Suzuki a big player again

15 March 2002

Suzuki a big player again

SUZUKIS launch of its Eiger and Ozark ATVs is aimed at re-establishing the firm as a major player in the ATV market.

Suzuki introduced its ATVs into the UK in 1982 with a four-wheel version – the first of its kind. This lasted until 1993 when the company decided to withdraw from ATV production and concentrate on motorcycles.

A year-and-a-half later and the Suzuki-powered Arctic Cat ATV range was introduced. This was marketed by Suzuki in the UK until quite recently when the marque was adopted by Massey Ferguson.

So, Suzuki is now back and looking to establish a dealer network which, it admits, has been asked to accept some radical changes over the years.

The two-wheel drive Ozark LT-F250, with its new styling, is powered by a 246cc air-cooled single OHC four-stroke engine. Transmission comprises a five-speed box with a creeper low gear.

Weighing in at 183kg, this model has a throttle responsiveness which belies its relatively small engine. Ride comfort, aided by wishbone suspension at the front and swing arm at the rear, is acceptable and the use of full length floor boards provides a welcome protection from the elements.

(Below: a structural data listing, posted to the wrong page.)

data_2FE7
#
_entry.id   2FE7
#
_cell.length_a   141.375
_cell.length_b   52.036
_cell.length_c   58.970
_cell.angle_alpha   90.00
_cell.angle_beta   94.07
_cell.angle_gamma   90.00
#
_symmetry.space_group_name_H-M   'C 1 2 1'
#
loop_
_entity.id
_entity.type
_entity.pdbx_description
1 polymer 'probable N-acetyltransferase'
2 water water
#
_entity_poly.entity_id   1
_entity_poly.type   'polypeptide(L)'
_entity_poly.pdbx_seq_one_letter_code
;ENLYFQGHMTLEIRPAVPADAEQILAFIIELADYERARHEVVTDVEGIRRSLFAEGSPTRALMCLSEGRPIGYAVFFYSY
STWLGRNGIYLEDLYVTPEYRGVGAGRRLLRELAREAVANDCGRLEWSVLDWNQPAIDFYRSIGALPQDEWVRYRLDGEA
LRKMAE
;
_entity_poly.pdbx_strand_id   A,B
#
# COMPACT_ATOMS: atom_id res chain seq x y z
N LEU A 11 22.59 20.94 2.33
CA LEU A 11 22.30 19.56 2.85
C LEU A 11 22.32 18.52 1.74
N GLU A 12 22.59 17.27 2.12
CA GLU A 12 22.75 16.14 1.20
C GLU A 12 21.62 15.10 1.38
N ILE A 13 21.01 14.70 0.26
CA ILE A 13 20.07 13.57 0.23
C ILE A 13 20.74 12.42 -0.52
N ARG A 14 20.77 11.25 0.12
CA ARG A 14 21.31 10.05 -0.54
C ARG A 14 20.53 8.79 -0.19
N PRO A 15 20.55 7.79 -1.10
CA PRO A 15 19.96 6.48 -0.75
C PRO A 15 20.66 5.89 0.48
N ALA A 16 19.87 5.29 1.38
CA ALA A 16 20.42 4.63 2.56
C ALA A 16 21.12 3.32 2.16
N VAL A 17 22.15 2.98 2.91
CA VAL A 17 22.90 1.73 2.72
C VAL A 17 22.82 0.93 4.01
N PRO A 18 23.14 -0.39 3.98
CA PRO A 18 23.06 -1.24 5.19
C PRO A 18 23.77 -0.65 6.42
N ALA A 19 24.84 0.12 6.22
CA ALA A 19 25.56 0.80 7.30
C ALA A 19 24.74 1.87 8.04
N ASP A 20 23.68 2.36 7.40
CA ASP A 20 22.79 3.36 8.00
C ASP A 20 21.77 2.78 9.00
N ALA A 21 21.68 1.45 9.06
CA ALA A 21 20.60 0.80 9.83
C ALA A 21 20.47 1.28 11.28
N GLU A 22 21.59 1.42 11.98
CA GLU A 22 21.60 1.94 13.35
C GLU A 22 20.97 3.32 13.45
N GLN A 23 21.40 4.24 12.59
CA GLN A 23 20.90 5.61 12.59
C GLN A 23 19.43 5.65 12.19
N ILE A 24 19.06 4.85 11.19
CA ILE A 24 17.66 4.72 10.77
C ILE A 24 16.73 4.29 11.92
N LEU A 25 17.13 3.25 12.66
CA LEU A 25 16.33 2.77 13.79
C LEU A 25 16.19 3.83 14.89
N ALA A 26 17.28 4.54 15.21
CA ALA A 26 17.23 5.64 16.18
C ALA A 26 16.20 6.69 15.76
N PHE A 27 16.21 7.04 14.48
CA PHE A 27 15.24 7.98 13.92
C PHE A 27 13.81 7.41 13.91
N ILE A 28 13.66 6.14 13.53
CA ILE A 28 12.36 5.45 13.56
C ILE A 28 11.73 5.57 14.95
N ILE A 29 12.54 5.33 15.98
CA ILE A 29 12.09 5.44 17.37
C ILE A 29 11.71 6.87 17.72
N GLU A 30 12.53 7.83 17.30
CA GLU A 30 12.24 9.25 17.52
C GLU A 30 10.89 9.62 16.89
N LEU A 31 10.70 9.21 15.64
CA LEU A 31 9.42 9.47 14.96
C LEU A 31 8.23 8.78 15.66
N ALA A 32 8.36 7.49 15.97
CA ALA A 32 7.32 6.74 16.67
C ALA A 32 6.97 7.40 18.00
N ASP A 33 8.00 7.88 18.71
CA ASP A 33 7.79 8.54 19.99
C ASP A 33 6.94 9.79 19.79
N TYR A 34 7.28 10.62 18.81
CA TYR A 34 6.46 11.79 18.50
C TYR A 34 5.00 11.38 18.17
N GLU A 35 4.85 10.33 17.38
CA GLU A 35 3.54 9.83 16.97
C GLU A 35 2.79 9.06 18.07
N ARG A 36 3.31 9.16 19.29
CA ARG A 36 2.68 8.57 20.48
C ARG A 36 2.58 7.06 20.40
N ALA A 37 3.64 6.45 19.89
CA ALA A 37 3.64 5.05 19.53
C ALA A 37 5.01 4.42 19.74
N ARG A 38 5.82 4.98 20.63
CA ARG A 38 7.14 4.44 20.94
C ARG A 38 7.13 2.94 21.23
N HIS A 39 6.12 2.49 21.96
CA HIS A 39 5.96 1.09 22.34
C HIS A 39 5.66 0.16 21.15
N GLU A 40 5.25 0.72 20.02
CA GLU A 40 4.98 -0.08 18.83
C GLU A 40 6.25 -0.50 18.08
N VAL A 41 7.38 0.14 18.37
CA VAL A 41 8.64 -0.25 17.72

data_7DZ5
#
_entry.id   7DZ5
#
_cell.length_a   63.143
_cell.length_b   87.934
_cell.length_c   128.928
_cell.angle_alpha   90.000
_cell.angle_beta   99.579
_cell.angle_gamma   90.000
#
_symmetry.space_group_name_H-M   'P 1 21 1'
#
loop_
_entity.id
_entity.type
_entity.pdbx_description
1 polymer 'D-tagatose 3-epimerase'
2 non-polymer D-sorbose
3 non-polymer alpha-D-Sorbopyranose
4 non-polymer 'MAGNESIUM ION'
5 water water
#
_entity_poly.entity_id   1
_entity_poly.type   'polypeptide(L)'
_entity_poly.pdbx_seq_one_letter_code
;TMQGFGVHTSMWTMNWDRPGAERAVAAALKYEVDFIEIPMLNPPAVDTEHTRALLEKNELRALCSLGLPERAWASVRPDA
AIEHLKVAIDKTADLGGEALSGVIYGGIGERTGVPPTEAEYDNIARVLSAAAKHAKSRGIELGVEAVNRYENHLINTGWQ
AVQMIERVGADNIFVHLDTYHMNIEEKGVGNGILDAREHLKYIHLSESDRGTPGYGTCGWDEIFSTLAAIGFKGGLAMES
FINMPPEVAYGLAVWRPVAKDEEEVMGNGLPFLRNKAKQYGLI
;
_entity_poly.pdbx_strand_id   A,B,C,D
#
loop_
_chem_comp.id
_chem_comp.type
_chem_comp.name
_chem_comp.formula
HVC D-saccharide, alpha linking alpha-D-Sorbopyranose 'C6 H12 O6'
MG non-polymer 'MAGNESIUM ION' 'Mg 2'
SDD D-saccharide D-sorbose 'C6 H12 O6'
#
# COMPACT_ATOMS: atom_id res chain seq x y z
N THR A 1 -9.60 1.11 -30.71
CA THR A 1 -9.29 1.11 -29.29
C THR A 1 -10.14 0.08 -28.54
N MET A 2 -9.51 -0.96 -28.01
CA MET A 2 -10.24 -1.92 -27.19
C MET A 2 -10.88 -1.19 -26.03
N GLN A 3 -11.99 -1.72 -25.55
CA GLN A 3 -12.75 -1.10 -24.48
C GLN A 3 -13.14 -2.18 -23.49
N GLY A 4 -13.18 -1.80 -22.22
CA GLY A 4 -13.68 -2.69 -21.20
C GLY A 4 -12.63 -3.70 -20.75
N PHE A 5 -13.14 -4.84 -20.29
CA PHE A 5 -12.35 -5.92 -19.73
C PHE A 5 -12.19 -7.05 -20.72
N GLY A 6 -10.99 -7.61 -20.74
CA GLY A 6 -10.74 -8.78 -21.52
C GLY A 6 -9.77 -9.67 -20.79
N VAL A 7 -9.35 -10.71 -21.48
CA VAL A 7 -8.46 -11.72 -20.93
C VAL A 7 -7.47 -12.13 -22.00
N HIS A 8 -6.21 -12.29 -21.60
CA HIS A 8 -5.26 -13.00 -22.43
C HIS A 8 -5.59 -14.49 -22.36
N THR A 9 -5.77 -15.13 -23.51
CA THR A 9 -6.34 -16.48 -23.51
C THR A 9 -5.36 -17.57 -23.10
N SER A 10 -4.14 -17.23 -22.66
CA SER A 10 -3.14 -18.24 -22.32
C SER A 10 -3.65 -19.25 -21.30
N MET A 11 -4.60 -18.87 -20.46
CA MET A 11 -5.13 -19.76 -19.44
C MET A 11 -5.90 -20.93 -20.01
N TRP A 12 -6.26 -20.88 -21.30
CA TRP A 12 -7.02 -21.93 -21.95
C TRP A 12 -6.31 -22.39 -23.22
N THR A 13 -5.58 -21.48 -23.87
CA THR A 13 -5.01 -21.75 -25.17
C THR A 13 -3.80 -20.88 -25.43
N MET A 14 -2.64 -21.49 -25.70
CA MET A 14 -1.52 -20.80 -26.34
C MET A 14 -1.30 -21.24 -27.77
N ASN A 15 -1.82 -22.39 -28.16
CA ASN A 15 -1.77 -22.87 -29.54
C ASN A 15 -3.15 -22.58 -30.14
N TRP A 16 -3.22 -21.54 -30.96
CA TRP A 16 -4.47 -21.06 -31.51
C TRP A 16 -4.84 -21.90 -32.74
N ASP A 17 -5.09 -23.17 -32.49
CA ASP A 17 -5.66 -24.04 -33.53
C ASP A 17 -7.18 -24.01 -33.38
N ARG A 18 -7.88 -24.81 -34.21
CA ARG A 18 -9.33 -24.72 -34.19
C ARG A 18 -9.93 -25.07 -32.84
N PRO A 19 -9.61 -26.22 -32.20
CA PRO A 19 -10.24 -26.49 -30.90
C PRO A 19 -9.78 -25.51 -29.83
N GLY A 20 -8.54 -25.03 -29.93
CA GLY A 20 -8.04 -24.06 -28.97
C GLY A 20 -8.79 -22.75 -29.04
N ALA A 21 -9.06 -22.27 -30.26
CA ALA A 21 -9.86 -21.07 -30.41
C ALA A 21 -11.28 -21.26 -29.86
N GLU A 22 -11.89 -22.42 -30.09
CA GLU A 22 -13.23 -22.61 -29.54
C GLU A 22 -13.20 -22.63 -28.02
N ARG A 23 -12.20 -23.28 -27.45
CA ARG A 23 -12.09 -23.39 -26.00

The Eiger, which is available with a manual or automatic transmission, is powered by a 376cc engine which uses a thermostatically controlled fan to cool oil that has passed through the engines cylinder head.

As a manual version, the transmission offers five speeds with high and low ratios. The automatic employs a toothed belt drive with expanding pulleys to alter gear ratios in respect of load. A one-way clutch on the crankshaft is designed to provide engine braking when descending steep slopes.

A key feature of the Eiger is use of a torque sensing limited slip differential which is claimed to transfer power smoothly and, as a result, produce lighter steering. ATV buffs will recognise that this type of differential is also available in a number of other ATV makes.

On the track, the power of the Eiger becomes obvious and one can only agree with Suzukis claim for the benefits of the front differential design.

Light in steering for what is a relatively large quad, the full potential of the differential is realised when the going gets sticky – at low engine speed the front wheels appear to take it in turn to haul the machine through.

Stopping power is as important as pulling power and the use of front disc brakes and a rear drum brake is ample in this department – even when a trailer is in tow.

Overall, Suzuki would now appear to have the product capable of performing well for UK farmers – farmers which have become increasingly selective and knowledgeable about the type of quads they want to operate.

Establishing a dealer network to market them may prove to be the obstacle. &#42

Powering through the mud… Suzukis new ATV range – the Eiger and Ozark – is set to re-establish the companys ATV business.

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